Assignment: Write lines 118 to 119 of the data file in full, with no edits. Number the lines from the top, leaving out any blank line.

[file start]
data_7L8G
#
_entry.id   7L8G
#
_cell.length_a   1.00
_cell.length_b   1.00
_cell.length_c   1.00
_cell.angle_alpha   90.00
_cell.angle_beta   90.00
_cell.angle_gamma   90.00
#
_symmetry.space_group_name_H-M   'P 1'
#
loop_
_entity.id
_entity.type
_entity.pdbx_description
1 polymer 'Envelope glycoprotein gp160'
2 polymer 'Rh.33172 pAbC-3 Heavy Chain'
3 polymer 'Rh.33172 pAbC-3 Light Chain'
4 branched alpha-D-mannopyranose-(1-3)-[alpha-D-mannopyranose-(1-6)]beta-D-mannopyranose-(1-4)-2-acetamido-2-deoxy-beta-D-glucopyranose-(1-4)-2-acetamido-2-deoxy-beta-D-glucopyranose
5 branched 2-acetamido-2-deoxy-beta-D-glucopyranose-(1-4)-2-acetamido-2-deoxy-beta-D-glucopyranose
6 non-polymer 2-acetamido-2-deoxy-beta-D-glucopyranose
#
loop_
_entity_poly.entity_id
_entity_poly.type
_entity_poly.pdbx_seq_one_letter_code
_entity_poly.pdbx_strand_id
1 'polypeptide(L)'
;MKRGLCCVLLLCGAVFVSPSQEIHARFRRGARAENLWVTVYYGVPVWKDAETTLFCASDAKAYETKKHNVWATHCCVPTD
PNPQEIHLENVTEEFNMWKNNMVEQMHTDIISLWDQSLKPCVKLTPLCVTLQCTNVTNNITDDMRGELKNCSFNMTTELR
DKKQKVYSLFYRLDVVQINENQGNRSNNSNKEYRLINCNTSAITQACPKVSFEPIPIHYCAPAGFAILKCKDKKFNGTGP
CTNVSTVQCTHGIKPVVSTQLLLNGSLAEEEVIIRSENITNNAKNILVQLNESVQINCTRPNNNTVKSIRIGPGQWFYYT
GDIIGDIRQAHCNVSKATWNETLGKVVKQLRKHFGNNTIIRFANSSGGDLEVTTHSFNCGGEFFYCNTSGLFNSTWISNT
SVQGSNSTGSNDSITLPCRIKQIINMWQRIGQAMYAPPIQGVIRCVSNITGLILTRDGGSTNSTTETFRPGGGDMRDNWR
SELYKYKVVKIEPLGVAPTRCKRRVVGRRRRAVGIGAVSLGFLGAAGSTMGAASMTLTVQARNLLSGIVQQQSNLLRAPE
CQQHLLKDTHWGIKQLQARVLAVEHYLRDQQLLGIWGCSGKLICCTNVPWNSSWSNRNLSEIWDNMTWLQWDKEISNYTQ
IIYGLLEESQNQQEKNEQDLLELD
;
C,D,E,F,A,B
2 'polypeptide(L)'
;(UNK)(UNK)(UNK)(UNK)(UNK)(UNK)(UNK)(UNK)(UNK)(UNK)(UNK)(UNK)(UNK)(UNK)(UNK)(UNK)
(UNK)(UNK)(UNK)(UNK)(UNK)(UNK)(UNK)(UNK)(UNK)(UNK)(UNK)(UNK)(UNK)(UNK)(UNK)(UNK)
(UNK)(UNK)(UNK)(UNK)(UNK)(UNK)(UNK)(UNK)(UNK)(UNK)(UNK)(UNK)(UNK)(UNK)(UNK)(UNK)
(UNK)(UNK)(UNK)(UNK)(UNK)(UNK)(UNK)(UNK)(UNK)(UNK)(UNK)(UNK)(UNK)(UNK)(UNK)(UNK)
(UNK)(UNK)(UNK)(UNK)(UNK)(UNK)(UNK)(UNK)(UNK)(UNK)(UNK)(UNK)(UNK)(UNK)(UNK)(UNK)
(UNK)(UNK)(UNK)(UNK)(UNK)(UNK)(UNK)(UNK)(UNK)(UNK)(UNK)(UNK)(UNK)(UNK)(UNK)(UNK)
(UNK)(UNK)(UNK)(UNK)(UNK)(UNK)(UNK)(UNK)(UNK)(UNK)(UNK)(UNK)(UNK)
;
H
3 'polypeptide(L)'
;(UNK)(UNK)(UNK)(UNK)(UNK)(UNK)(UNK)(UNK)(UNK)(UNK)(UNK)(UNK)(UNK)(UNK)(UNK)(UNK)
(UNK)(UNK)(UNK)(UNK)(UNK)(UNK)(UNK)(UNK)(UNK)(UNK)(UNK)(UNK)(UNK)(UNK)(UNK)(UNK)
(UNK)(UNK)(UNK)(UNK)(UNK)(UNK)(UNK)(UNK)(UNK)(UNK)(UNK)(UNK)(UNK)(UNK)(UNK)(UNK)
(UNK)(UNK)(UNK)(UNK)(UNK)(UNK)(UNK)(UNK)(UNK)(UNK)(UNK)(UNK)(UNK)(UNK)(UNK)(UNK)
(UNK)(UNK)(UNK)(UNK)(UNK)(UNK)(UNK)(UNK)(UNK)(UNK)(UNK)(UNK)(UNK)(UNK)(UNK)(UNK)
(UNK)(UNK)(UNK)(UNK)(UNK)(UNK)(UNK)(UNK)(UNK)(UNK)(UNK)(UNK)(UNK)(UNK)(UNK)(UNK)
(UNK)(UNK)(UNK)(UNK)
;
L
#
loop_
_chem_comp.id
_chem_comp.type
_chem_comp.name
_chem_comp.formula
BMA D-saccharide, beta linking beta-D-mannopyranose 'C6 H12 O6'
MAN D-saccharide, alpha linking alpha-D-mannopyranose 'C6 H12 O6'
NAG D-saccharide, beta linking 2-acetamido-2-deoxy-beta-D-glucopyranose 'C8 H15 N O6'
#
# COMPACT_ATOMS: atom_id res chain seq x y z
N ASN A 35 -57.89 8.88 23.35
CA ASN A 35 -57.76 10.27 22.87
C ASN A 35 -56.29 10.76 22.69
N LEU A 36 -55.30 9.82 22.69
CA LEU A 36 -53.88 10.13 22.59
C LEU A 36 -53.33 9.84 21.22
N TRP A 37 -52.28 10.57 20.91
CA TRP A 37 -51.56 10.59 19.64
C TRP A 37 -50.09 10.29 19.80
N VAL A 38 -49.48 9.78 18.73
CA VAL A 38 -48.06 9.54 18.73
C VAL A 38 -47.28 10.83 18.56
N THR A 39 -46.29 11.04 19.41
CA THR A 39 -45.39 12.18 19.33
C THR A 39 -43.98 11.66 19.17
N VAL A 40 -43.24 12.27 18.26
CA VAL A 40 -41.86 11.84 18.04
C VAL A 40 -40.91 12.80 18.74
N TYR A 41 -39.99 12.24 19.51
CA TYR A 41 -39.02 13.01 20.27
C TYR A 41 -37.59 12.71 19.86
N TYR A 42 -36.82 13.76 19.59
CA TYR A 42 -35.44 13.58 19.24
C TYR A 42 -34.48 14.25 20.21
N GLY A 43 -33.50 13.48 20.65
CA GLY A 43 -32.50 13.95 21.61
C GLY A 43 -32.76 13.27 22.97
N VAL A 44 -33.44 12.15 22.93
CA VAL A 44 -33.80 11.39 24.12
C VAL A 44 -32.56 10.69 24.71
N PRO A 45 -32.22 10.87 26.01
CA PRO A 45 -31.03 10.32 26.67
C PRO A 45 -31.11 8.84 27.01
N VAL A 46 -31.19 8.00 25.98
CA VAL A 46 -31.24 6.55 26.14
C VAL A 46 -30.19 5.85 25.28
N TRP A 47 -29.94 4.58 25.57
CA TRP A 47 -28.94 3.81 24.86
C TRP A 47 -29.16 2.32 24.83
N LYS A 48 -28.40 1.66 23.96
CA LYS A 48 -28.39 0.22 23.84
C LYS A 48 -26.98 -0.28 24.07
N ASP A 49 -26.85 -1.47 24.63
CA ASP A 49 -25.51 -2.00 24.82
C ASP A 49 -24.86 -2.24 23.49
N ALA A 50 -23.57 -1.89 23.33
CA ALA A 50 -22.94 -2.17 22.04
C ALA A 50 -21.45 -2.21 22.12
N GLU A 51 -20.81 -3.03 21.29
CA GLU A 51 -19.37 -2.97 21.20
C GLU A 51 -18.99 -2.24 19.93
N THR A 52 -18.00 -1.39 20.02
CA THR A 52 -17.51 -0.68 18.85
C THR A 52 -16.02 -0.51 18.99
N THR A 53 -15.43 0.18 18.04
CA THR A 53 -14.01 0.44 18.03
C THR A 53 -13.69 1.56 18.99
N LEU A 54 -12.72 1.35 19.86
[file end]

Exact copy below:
N ALA A 50 -23.57 -1.89 23.33
CA ALA A 50 -22.94 -2.17 22.04